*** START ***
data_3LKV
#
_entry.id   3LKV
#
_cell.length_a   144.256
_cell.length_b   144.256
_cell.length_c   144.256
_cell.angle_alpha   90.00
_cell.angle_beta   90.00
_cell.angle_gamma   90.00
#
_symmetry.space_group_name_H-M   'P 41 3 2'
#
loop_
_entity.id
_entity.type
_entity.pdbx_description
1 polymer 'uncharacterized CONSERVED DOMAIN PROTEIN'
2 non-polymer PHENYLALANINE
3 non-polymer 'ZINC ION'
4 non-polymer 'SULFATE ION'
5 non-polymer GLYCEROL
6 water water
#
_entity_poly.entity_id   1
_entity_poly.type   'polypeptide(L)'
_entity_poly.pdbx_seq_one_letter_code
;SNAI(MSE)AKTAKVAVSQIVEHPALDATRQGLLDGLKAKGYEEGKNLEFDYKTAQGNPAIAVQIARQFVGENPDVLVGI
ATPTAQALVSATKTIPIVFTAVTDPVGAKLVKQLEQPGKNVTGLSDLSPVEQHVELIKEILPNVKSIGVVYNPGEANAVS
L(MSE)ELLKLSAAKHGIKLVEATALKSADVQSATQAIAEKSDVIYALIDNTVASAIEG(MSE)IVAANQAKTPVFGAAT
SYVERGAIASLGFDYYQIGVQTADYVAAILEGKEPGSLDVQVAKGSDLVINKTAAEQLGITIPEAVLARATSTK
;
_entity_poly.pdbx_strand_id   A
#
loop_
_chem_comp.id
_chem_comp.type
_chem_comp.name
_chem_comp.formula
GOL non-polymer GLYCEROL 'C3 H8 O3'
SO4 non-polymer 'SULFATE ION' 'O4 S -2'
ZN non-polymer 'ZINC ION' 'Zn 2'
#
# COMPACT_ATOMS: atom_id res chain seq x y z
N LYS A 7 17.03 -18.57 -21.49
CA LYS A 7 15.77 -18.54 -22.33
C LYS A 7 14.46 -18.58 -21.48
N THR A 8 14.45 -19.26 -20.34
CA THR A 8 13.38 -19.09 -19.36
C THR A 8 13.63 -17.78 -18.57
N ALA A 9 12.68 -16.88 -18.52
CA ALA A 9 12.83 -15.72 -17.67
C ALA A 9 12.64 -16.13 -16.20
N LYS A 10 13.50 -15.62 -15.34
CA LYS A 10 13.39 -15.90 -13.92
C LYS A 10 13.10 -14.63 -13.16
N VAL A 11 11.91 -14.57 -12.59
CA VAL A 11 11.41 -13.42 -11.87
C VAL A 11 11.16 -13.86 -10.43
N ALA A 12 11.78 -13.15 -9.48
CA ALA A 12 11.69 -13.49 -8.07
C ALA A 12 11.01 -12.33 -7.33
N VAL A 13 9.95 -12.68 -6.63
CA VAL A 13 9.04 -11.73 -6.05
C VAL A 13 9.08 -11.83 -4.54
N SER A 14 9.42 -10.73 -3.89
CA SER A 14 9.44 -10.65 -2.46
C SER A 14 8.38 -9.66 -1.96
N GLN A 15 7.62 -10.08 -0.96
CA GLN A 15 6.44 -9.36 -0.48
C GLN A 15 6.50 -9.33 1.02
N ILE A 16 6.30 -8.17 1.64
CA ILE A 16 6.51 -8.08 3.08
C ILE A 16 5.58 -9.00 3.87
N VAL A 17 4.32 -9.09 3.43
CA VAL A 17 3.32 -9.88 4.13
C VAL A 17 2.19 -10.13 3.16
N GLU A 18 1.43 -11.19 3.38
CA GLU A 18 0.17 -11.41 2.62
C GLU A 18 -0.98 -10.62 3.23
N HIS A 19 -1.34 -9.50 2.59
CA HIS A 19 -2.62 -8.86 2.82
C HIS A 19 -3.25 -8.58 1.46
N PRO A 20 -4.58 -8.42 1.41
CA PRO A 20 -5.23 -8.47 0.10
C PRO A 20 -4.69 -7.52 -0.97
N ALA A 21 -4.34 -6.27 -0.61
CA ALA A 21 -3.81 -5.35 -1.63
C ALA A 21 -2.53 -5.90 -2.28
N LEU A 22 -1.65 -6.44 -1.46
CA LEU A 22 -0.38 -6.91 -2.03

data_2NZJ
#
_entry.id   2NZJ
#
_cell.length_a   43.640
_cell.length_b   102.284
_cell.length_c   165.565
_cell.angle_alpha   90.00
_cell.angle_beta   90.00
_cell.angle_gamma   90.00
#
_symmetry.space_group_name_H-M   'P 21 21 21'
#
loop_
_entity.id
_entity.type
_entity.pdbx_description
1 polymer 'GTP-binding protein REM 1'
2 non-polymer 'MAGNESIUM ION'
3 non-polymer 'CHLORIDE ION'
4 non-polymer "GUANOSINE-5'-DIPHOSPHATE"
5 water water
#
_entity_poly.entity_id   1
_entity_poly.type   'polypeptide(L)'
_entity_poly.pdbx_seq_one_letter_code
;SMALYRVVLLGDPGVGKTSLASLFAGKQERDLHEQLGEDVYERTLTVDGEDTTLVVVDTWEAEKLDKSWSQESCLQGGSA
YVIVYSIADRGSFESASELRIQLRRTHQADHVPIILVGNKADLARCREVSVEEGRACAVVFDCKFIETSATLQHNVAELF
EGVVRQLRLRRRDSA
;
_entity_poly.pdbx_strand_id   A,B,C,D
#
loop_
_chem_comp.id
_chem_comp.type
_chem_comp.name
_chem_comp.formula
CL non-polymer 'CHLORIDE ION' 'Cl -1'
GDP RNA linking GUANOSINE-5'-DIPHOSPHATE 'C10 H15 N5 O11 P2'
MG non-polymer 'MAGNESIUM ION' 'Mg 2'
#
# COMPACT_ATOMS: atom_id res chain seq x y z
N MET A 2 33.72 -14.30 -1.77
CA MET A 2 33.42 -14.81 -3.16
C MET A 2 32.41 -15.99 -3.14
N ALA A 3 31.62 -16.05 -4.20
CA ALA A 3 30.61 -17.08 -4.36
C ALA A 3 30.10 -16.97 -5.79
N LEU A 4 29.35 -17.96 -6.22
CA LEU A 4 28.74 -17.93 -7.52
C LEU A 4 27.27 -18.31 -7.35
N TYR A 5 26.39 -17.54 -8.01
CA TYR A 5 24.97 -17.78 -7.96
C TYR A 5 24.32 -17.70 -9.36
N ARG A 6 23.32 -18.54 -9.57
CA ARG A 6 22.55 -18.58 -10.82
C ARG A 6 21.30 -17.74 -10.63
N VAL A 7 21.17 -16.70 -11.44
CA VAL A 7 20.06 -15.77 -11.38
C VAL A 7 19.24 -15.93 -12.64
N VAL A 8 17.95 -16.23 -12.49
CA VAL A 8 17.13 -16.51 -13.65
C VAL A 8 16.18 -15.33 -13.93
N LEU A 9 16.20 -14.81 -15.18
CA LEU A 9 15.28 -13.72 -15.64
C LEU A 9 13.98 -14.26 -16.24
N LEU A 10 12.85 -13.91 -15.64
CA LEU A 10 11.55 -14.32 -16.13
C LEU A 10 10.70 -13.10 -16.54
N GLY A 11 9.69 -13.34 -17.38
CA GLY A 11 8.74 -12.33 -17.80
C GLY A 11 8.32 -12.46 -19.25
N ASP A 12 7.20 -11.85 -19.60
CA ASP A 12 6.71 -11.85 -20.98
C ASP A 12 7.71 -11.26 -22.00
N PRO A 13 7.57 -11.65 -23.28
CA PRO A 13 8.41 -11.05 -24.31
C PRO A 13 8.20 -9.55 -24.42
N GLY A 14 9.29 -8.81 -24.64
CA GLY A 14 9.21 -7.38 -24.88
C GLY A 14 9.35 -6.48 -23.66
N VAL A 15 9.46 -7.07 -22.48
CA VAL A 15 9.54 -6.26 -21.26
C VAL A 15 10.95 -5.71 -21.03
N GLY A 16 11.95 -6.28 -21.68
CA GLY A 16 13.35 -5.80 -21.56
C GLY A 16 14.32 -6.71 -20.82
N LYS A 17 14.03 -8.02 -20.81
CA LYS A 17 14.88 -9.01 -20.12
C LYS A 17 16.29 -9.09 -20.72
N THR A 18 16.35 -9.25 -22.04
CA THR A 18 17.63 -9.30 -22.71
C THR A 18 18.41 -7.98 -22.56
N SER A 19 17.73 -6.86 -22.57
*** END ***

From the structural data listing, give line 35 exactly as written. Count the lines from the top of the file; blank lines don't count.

loop_